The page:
Country people slower to act on cancer signs
The earlier cancer is found, the greater the chance of successful treatment, so please listen to your body and get your symptoms checked out as soon as possible.
The article was written by Phoebe Pin and published in the Kalgoorlie Miner on 11 September 2019.
Goldfields residents are becoming more proactive in identifying possible cancer symptoms but there is still room for improvement, according to new survey results released by Cancer Council WA.
The Find Cancer Early campaign was launched two years ago by Cancer Council WA to improve cancer outcomes for regional West Australians by increasing cancer symptom awareness and encouraging people to visit their doctor, clinic nurse or Aboriginal health worker earlier.
An evaluation conducted this year showed that 25 percent of Goldfields adults who participated in the survey took some sort of action after seeing the campaign, with 50 percent of those reporting to monitor their symptoms and a further 43 per cent making an appointment to discuss their symptoms with a local GP.
Cancer Council WA Goldfields regional education officer Rachel Jolly said while the results were encouraging, many people were still unable to identify common cancer red flags including changing bowel habits, unexplained weight loss, unusual pain, persistent coughing, shortness of breath and lumps or swelling anywhere on the body.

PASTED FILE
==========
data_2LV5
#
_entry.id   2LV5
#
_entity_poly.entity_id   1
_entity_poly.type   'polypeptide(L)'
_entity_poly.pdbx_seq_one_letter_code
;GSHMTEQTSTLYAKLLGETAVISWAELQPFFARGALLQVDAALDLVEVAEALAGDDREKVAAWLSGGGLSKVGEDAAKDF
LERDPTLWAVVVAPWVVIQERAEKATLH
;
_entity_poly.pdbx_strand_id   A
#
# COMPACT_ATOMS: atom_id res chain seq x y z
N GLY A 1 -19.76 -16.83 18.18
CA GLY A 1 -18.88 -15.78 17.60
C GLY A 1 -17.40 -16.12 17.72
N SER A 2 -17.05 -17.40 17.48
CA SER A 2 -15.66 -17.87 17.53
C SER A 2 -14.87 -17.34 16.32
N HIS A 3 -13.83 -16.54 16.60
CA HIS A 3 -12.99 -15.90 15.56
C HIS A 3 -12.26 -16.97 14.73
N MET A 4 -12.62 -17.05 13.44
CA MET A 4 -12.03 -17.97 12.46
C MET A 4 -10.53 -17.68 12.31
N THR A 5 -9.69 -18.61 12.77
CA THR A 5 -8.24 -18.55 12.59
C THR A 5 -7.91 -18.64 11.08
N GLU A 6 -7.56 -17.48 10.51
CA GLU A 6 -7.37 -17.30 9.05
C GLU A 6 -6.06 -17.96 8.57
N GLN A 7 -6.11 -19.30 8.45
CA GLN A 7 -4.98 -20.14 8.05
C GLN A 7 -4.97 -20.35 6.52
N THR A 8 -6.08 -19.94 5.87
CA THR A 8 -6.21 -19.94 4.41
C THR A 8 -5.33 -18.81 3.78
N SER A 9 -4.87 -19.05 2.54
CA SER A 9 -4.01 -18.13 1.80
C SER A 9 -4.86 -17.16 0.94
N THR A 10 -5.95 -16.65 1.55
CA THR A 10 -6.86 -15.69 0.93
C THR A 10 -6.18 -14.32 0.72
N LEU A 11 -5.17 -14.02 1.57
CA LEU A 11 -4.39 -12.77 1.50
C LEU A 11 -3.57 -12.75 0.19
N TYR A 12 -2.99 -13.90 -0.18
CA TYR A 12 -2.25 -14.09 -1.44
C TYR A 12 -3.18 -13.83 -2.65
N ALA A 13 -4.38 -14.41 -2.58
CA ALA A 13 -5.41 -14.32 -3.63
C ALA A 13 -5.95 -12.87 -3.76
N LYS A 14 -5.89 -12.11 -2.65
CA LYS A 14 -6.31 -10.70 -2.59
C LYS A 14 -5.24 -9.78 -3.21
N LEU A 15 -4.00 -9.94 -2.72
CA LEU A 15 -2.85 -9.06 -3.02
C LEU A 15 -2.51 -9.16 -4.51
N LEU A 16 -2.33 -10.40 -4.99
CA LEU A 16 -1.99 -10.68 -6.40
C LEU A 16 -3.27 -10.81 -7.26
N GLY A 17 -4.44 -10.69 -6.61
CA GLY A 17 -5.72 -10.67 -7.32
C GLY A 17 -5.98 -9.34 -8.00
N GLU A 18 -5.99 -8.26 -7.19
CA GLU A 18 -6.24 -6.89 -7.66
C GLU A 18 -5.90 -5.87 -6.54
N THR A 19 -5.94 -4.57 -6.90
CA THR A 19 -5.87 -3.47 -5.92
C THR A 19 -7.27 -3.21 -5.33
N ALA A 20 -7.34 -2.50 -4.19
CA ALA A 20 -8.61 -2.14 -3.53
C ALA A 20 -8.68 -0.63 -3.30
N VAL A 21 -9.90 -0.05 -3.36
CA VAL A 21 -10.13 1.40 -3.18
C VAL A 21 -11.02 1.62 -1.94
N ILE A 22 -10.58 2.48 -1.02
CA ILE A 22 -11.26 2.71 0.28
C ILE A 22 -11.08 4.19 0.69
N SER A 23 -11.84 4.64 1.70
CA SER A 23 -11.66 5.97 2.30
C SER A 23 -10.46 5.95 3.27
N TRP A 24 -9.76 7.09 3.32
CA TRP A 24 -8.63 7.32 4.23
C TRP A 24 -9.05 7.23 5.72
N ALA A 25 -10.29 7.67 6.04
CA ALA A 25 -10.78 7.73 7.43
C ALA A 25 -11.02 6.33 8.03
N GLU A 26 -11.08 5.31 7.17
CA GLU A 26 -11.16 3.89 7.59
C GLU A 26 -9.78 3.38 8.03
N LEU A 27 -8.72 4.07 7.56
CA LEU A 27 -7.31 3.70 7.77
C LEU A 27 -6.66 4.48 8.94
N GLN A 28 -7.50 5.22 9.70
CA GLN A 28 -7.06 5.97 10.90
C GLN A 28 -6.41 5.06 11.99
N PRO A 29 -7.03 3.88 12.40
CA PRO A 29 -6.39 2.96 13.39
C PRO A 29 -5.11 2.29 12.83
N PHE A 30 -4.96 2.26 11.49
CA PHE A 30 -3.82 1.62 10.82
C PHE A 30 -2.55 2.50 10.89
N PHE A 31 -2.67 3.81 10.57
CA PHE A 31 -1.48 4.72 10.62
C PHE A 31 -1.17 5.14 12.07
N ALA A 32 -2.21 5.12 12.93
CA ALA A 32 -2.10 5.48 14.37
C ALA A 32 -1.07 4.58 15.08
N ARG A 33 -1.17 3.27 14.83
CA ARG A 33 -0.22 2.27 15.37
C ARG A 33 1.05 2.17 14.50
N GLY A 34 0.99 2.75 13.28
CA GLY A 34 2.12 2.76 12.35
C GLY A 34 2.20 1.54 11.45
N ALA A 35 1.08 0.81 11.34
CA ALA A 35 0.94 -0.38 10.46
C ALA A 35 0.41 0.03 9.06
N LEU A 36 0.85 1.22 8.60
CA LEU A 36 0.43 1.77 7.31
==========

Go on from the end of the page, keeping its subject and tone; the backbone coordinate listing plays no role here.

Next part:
“Unfortunately 82 percent of those surveyed in the Goldfields only knew one or two symptoms of the five most common cancers in WA which are prostate, breast, skin, bowel and lung, which comprise almost 60 per cent of all cancer diagnoses,” she said.
“Research indicates regional people tend to present at the GP at a later stage for a number of reasons including because they can be more optimistic, laid-back and sometimes make excuses for not seeking help, which may contribute to later stage cancer diagnoses.”
Ms Jolly said people living in regional Australia are more likely to die within five years of a cancer diagnosis than people living in metropolitan areas and that early intervention was crucial for successful treatment.
“The earlier cancer is found, the greater the chance of successful treatment, so please listen to your body and get your symptoms checked out as soon as possible,” she said. Anyone who would like to access Cancer Council WA services and support is asked to call 13 11 20.